Should I waive my rights to redemption?

We have an investment property that is in process of forclosure. the bank now has a buyer for the property and wants us to sign something to waive our rights of redemption. My fear is that I will waive that right and then they will come back and sue me for the deficiency. What should I do?

Asked on May 21, 2009 under Real Estate Law, Kansas

Answers:

B. B., Member, New Jersey Bar / FreeAdvice Contributing Attorney

Answered 11 years ago | Contributor

I think you need to have a lawyer review the waiver they want you to sign, because there are different ways to word these things and you need to know exactly what this particular document means.  One place to find an attorney in your area is our website, http://attorneypages.com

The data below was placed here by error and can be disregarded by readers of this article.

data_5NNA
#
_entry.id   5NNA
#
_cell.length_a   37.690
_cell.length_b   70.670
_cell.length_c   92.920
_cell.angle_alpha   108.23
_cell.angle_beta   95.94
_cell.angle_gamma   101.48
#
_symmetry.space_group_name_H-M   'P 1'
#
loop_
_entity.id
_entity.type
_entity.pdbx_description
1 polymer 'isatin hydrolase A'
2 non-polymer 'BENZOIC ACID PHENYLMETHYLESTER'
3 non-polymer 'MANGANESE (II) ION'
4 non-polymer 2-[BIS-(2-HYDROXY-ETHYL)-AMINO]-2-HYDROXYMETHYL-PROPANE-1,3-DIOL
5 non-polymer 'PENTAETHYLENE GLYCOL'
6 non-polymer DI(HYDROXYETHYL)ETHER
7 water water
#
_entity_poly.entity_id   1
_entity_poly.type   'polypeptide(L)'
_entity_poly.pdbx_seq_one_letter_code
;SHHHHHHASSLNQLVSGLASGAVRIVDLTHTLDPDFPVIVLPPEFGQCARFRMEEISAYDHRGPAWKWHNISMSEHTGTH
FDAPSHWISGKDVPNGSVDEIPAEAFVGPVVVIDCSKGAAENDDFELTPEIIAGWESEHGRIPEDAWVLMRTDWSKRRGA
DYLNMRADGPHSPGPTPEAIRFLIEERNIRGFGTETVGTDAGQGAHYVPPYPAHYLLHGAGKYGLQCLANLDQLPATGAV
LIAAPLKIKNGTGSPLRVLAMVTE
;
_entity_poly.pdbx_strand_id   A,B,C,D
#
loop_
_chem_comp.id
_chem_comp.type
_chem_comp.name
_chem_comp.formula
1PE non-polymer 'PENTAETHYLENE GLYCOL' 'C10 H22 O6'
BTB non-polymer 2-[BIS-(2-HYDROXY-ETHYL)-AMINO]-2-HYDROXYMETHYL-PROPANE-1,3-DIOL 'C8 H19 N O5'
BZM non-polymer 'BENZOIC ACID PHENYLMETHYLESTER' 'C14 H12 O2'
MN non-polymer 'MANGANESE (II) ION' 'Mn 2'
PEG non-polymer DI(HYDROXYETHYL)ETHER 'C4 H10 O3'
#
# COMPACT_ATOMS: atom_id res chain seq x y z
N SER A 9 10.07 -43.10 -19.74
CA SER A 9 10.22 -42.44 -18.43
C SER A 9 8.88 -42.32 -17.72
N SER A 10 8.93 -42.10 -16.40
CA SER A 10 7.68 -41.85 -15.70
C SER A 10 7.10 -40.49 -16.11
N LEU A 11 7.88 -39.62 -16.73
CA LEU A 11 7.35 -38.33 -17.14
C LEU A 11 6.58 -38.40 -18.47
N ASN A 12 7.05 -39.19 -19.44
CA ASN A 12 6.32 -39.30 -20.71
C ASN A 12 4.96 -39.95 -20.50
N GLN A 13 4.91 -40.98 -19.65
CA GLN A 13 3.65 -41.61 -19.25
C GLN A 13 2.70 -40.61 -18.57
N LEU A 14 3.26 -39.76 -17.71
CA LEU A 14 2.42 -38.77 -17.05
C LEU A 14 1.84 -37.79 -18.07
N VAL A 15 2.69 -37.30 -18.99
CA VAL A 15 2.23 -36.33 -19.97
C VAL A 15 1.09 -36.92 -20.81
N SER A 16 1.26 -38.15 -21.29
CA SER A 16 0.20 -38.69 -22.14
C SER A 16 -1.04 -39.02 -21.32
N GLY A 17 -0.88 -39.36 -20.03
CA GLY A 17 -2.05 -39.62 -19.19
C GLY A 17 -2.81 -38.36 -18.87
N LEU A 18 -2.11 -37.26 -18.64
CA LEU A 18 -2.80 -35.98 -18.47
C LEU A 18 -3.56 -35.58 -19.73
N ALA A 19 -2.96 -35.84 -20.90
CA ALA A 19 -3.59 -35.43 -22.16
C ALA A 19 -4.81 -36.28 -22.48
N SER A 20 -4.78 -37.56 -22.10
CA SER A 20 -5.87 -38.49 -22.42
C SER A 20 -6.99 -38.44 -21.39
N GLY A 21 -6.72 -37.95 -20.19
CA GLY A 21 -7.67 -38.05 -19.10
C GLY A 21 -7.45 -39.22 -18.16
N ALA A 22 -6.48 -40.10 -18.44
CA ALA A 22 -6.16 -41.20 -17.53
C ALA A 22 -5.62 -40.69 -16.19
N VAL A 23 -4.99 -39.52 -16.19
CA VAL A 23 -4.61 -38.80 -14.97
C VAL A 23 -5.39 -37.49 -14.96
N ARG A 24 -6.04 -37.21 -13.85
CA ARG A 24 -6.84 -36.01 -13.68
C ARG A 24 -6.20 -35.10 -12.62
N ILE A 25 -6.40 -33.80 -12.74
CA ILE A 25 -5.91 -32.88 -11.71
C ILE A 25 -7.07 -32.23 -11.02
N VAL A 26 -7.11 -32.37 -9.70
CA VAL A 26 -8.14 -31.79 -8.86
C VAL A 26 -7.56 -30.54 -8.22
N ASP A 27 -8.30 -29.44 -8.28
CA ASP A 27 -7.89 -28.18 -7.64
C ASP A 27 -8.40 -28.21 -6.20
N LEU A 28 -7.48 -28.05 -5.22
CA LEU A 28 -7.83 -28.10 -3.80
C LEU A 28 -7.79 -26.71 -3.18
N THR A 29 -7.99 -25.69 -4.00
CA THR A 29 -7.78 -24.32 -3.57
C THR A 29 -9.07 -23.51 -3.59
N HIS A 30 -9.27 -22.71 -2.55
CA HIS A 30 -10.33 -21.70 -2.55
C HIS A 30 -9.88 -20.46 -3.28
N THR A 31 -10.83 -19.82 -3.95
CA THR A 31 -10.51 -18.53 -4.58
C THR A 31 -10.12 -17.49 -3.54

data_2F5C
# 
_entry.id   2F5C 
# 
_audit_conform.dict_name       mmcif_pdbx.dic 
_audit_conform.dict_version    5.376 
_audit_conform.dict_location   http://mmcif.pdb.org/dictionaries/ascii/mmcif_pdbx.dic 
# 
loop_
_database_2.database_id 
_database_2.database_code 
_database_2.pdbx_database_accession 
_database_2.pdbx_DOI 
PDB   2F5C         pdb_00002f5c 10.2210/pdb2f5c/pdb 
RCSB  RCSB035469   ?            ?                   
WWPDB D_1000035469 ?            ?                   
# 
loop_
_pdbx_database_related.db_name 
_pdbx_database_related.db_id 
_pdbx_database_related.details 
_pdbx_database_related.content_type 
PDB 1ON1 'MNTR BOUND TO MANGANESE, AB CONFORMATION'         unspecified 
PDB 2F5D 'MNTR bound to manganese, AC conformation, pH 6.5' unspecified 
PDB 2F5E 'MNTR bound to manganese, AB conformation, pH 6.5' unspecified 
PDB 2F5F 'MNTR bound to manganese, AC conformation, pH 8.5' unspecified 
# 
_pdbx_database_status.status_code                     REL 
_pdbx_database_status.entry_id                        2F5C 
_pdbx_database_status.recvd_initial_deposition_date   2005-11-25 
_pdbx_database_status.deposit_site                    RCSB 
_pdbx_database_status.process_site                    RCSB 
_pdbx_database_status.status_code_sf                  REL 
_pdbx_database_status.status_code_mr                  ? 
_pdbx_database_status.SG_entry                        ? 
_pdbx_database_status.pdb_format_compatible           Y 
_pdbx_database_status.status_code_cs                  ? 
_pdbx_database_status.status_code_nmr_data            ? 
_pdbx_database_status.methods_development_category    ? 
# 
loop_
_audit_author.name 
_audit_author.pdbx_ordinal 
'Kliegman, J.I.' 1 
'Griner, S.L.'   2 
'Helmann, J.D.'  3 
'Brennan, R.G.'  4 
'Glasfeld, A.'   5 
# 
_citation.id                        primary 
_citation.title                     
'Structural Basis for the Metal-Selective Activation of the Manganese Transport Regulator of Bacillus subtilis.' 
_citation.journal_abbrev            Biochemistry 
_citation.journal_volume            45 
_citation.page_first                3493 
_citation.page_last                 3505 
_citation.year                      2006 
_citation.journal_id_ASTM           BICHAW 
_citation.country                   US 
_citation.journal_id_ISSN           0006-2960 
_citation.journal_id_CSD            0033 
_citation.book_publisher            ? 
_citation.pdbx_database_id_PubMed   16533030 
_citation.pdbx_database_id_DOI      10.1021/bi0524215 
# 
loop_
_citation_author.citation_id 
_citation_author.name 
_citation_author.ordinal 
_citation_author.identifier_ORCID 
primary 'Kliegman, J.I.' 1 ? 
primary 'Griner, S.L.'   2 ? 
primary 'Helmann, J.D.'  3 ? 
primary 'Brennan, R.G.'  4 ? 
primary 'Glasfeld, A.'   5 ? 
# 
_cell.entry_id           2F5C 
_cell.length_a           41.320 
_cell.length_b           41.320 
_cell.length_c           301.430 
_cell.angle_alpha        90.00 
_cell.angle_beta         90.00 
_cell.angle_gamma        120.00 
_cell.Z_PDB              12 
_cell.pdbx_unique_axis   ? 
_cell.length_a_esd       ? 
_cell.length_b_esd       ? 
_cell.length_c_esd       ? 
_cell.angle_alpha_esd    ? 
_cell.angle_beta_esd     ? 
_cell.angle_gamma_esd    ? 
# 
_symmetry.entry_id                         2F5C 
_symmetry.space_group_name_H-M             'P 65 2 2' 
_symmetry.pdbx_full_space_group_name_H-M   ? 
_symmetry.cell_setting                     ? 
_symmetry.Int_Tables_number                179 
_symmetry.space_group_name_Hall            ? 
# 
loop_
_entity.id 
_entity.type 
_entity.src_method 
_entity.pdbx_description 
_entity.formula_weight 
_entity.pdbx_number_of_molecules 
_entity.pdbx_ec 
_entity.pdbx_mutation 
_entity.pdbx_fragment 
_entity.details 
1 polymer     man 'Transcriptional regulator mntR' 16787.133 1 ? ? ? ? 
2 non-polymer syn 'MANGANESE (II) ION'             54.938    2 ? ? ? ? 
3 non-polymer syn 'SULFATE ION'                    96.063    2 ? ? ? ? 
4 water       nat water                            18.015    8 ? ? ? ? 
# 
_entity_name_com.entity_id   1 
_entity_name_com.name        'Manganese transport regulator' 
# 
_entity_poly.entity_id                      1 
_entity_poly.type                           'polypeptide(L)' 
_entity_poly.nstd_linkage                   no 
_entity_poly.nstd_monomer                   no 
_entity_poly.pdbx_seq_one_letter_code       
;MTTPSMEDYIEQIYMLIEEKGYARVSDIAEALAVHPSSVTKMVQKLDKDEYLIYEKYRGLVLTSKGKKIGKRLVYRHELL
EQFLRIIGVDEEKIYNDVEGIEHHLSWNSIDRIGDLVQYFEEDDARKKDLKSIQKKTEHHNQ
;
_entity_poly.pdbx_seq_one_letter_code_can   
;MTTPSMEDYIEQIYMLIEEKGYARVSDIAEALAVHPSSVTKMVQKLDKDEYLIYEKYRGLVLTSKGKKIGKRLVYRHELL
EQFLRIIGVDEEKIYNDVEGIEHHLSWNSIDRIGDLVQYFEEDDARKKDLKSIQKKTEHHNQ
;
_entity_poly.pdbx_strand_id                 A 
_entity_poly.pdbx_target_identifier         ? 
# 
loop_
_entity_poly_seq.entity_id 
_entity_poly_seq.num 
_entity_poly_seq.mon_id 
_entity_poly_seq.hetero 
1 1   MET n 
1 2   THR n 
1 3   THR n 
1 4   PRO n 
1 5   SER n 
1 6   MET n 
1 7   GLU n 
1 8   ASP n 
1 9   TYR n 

After he or she goes through the document, it's possible that your lawyer can negotiate with the bank, to make sure that you are protected from a deficiency judgment; if the language doesn't look quite right, you might be able to get the necessary changes.  In this economy, the bank may be more interested in getting the deal done, as its most profitable way of dealing with your mortgage.  A lawyer is your best bet, both for understanding the document and for negotiating with the bank, if necessary.


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